ILWACO — Melissa Cutting started her juice and salad bar, Roots, toward the end of one of the busiest tourist seasons the Peninsula has ever seen. Now she’s heading into the traditionally slower winter months, but she’s not worried about making it through to next spring.
Cutting, who owns the business with her husband Jeff, opened her doors in early August and, since then, she’s been navigating the challenges of getting a business going. So far she’s managed to gain a following of customers largely through word of mouth, she said, and the business from locals has her confident she’ll make it through to the next busy season.
Since she opened the restaurant, she’s had her fair share of the tourist traffic, but more than half of her business has come from returning customers, she said. And she doesn’t see that dropping off as long as she continues to listen to what her customers are asking for, she added.
“I figured (out) worst-case scenarios and I haven’t really hit that yet,” Cutting said. “I probably will — there will be some bad days, or maybe bad months — but I’m pretty sure I’ll be able to make it through the winter.”
Filling a dining niche in Ilwaco was part of her drive behind opening the shop, she said. Roots aims to strike a balance between healthy, made-to-order meals and the convenience of a drive through.
“It’s fresh and healthy. We make most of our dressings, everything is fresh when they order it, we don’t premake it,” she said. “Everything is good and healthy, and it’s a drive through, and they can call ahead on that too.”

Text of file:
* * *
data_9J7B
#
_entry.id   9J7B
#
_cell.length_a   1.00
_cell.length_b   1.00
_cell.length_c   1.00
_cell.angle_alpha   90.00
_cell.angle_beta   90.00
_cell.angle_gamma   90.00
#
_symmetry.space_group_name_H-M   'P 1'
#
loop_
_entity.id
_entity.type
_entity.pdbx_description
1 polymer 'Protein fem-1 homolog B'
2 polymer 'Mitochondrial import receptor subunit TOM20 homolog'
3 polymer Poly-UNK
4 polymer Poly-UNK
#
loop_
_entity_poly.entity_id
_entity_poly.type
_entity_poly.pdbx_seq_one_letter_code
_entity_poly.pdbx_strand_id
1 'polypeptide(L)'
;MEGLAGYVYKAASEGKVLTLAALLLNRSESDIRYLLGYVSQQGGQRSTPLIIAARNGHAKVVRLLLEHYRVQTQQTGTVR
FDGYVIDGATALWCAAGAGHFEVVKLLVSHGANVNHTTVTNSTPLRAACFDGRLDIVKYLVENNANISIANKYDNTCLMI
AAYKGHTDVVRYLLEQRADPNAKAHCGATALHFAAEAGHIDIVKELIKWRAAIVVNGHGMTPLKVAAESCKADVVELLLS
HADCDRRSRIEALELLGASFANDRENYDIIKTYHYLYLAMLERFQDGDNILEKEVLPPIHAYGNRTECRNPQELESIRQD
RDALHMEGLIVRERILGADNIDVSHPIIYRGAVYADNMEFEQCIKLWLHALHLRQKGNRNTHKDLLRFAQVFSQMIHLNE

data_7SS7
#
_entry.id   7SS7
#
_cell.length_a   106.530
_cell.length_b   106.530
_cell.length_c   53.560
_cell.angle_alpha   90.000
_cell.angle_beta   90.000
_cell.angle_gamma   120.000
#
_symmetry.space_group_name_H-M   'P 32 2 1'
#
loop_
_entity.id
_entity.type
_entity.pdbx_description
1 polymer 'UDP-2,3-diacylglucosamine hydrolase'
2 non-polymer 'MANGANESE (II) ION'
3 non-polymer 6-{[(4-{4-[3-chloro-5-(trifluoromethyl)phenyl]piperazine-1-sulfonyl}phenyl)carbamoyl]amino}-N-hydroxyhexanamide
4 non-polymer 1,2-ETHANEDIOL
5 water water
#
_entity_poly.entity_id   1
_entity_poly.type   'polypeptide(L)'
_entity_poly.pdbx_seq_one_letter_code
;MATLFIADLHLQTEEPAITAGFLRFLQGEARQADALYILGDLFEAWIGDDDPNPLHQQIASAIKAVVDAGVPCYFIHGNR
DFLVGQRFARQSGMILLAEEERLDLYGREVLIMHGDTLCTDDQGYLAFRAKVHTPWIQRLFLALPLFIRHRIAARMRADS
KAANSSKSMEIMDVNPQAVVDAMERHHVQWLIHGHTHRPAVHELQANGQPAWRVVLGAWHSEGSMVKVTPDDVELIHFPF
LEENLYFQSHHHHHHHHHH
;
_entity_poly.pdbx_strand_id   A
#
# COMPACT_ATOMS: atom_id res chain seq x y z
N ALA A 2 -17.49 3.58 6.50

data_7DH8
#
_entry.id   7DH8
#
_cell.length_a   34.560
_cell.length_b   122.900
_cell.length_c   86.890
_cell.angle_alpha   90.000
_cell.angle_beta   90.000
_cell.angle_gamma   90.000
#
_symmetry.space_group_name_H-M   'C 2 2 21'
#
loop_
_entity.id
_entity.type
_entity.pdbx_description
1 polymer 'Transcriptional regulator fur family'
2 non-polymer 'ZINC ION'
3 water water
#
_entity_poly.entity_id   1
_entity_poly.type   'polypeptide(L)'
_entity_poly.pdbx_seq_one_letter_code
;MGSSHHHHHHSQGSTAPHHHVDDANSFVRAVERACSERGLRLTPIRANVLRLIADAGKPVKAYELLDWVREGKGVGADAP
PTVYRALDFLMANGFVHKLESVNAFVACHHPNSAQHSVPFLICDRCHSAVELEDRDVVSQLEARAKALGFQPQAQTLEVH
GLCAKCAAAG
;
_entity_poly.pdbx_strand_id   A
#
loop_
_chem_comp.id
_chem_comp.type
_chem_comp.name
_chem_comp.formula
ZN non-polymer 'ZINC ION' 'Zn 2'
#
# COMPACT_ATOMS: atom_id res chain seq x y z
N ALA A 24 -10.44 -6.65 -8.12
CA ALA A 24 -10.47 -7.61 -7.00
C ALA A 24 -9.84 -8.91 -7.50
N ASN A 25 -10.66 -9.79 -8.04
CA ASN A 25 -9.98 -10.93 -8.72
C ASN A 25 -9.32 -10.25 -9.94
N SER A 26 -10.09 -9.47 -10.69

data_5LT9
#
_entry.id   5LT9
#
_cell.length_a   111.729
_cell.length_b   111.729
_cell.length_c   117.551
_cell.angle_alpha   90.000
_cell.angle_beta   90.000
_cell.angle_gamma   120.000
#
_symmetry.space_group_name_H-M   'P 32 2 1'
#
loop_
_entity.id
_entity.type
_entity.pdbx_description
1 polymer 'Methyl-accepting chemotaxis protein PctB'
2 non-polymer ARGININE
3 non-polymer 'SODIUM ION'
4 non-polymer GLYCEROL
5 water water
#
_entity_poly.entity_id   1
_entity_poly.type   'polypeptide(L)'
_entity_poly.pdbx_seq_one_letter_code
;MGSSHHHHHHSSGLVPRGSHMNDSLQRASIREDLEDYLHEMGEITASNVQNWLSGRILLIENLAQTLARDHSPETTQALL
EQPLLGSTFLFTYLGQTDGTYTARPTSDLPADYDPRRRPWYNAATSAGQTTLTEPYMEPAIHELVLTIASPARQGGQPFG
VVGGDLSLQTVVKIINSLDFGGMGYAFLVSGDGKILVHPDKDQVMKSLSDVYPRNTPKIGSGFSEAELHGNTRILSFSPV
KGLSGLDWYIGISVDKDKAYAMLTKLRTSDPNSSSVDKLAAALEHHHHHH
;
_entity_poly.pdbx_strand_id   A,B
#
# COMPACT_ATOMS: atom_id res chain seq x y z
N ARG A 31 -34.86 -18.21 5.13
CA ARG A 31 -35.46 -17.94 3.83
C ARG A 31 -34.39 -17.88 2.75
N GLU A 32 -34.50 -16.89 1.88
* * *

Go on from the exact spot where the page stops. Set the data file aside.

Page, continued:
The name for the restaurant sprang out of an afternoon spent pulling dandelions out of her backyard, Cutting said. After hours spent pulling the weeds up — root and all — it occurred to her that everything, good or bad, comes from the roots, and she decided then to call the restaurant Roots.
Cutting has wanted to open the business since she moved to the Peninsula in 2008 with her husband, she said. When the bank Melissa worked for relocated to Portland and moving wasn’t a viable option, they decided it was time to move forward with the business. After considering another location, Melissa and Jeff chose the small shop on Pacific Highway, which has hosted businesses including a barbecue restaurant and which previous owners attempted to use — briefly — as a vacation rental.
With business on the uptick, Melissa has been trying to find the balance between ordering too much food and not enough, she said.
“It’s kind of hard to say what I need an order for, because I don’t know how my day’s going to be, and I don’t want any waste,” she said.
Striking that balance has been difficult as business continues to ramp up and the types of customers change with the season — tourists tend to order baked goods, whereas locals opt for the restaurant’s meals, she said. That challenge is further complicated by the fact that Cutting plans to use seasonal items for many of her dishes — which means the menu will be in flux depending on what ingredients are available.
So far, though, she’s managed to avoid having too much waste, she said, and food that does go unused becomes a meal for the family goats.